Once you've identified the business case, the next step is to anticipate how the change will affect individuals in the organization. Perhaps the change will mean more paperwork, better project execution or fewer irate customers. Helping employees understand these impacts aids them in preparing for change. It also helps you understand how hard you'll need to work and how visible you'll need to be during the process. For example, if a project will cause significant workflow disruptions or will be perceived as busywork, you'll need to spend more time talking about the business case with employees and setting expectations.
How well have you created the case for change?
|1. The change is a critical component of the organization's strategy.||Yes||No|
|2. The benefits of the change will outweigh the time and labor involved in making it happen.||Yes||No|
|3. The case for change is truly compelling and necessary to the organization's continued evolution and success.||Yes||No|
|4. You and your change implementation team can clearly articulate the reason for change.||Yes||No|
|5. You can explain the impacts of the change at the department level.||Yes||No|
If you answered yes to all five questions, you're on the right track. If you answered no to questions 1 or 2, you and your colleagues need to have a serious discussion about whether the time, effort, disruption and cost of change are worth the effort. If you answered no to questions 3, 4 or 5, you need more clarity on the case for change.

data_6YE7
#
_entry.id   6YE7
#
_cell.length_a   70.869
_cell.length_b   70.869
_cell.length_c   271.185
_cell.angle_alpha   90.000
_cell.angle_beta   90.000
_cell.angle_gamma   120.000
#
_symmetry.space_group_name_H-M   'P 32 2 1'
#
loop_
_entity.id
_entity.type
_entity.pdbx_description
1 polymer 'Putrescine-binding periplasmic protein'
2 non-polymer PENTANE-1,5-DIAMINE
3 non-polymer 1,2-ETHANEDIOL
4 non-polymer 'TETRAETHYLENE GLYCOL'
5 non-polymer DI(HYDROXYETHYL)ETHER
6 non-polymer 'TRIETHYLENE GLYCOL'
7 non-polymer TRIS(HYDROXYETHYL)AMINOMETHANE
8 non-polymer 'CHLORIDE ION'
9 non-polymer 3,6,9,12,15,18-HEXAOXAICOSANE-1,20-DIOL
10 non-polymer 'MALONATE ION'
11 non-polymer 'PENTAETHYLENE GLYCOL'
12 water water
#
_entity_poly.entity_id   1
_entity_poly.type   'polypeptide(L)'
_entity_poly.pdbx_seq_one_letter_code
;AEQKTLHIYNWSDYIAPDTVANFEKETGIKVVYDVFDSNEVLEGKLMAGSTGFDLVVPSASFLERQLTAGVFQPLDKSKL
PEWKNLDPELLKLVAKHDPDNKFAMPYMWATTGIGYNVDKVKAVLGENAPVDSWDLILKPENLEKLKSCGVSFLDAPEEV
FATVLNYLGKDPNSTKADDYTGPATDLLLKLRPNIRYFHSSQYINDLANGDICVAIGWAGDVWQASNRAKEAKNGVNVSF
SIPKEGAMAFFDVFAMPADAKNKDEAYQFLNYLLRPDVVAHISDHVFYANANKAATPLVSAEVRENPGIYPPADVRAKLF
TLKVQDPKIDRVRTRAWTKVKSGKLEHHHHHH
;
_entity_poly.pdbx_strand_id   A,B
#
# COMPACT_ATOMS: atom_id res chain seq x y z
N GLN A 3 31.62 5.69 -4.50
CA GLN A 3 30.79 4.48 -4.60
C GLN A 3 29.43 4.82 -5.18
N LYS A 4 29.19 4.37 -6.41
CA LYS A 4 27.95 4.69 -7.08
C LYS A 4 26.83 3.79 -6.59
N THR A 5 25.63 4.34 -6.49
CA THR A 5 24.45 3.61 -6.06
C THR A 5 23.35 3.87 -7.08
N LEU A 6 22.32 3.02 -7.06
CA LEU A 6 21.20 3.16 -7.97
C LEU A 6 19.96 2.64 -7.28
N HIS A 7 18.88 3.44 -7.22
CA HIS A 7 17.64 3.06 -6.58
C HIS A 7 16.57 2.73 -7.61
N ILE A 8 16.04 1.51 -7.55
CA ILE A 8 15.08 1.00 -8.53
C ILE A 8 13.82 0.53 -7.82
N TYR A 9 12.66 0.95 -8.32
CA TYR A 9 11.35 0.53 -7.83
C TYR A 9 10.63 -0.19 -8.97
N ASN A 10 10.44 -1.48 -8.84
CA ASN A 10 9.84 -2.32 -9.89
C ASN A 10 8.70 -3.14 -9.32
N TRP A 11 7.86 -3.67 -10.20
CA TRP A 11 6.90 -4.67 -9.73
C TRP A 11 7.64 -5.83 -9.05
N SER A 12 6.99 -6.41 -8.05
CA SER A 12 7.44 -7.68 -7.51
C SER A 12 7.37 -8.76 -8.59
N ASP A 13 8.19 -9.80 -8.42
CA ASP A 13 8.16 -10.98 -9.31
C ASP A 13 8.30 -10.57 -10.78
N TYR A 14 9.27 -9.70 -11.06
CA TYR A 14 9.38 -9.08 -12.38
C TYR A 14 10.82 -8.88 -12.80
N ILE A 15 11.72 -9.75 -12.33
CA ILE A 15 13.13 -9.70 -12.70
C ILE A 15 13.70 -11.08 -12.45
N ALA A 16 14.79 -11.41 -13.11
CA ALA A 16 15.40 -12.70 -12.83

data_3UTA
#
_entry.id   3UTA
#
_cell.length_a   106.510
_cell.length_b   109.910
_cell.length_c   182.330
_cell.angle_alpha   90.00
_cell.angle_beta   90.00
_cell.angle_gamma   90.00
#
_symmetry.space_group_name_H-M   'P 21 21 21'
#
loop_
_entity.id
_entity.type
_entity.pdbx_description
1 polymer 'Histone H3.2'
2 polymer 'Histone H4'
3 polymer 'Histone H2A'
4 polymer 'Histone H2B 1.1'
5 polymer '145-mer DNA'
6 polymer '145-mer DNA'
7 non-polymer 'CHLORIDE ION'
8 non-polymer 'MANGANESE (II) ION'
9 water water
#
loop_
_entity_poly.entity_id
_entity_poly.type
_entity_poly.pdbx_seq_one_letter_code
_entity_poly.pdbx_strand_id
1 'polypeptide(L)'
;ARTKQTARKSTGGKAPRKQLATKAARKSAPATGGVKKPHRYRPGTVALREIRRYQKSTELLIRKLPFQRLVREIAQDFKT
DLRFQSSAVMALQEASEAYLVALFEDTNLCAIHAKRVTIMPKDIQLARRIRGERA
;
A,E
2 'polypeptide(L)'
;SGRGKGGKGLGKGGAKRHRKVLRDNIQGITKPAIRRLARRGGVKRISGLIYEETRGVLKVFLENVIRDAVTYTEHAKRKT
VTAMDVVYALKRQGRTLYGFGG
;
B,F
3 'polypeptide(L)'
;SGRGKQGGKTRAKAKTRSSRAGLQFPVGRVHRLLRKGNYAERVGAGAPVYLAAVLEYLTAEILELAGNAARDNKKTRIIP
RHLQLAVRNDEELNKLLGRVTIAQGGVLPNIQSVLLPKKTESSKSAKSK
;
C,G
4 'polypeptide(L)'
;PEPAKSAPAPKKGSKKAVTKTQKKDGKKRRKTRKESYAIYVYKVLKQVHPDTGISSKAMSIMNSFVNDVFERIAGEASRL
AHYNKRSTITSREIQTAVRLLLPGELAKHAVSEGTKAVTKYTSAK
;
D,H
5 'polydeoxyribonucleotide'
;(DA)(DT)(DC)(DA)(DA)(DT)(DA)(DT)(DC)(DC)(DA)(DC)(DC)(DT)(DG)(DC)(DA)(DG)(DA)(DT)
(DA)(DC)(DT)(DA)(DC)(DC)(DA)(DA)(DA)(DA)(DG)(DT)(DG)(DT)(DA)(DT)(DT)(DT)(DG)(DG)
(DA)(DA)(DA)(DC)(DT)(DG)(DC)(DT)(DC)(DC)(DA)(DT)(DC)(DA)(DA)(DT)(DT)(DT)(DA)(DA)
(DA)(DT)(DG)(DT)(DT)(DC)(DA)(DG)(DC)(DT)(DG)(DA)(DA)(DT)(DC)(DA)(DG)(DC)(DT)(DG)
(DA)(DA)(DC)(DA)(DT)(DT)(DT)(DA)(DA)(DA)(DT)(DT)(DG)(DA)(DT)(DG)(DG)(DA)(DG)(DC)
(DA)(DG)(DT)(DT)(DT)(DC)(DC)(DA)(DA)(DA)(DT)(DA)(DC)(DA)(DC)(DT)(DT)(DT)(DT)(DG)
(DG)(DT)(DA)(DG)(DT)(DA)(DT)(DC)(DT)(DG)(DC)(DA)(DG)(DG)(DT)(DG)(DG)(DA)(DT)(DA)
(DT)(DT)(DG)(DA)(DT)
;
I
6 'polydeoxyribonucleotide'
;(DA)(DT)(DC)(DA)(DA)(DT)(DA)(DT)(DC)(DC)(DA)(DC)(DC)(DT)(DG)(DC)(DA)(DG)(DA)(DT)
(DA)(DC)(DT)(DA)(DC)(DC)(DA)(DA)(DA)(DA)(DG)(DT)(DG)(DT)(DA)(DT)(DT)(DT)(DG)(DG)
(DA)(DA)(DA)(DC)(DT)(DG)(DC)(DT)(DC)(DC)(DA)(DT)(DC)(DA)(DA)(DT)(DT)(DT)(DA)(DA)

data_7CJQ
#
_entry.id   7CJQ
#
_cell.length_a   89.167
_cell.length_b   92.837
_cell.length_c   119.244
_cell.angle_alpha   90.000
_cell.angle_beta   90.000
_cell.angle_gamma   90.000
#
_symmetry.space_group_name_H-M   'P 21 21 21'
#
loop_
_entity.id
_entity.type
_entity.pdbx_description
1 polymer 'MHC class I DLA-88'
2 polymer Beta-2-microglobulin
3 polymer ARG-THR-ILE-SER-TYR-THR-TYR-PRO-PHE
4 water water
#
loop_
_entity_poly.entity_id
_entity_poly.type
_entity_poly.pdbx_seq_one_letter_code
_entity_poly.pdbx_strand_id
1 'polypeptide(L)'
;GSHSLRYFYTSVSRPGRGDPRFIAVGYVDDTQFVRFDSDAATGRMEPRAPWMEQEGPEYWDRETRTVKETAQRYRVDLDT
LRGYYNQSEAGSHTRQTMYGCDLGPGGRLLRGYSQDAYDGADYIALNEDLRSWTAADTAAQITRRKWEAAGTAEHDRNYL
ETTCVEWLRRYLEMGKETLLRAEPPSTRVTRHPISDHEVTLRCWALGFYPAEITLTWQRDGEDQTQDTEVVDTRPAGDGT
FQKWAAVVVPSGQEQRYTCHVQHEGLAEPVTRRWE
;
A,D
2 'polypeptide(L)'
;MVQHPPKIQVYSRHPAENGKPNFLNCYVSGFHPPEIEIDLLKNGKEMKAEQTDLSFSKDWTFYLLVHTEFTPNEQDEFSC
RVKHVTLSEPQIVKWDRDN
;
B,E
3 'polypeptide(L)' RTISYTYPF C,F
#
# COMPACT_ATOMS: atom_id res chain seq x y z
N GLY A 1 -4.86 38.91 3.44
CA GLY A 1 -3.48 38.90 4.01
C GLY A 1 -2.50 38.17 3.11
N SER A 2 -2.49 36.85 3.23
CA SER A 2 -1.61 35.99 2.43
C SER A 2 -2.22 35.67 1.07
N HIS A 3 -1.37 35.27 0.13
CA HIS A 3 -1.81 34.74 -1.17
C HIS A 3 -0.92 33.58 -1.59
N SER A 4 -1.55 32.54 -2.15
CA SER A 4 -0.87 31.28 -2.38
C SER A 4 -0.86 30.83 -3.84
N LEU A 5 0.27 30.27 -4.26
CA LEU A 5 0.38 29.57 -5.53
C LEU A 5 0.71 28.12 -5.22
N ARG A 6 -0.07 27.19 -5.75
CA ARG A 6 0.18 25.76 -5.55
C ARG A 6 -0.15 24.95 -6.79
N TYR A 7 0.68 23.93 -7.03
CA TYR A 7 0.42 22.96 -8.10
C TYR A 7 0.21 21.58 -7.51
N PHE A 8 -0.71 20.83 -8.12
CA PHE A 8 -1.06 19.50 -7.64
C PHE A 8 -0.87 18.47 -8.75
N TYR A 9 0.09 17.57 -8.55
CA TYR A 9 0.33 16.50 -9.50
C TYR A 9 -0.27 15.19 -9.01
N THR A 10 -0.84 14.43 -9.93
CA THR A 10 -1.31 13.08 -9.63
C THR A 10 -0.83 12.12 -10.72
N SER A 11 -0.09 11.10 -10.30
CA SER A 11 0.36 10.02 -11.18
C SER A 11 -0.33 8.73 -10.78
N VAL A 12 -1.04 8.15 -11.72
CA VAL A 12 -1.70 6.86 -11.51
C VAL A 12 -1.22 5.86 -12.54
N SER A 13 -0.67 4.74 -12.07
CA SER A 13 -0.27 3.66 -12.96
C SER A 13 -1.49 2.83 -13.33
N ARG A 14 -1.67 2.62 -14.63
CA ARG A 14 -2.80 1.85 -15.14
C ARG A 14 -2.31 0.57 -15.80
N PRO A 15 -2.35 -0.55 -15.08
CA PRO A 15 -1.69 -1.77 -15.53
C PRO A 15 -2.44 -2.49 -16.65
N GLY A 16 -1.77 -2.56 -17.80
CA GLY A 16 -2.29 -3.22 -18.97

Factor #3: Focus on Embedded Change, Not Programmatic Change
Everyone has a story about a flavor-of-the-month management fad that was abandoned before completion. Going through fire drills for projects that only seem predicated on some business trend the CEO read in an airline magazine is frustrating and draining for employees. Unfortunately, employees have enough negative experiences with aborted initiatives to be cautious when leaders hype a new change.
To avoid the flavor-of-the-month syndrome, your crystal-clear message has to underlie all communications, and you have to work to embed the change into the fabric of the organization.
One way to embed change is by creating goals that are linked to the success of your initiative. Start by making sure that the change supports one of the company's strategic imperatives. (If it doesn't, go back and confirm priorities and commitment with the executive team before your launch.) Next, identify high-level goals for each business unit supporting the change. From there, continue setting goals until every affected division and department has at least one strategic goal associated with the initiative.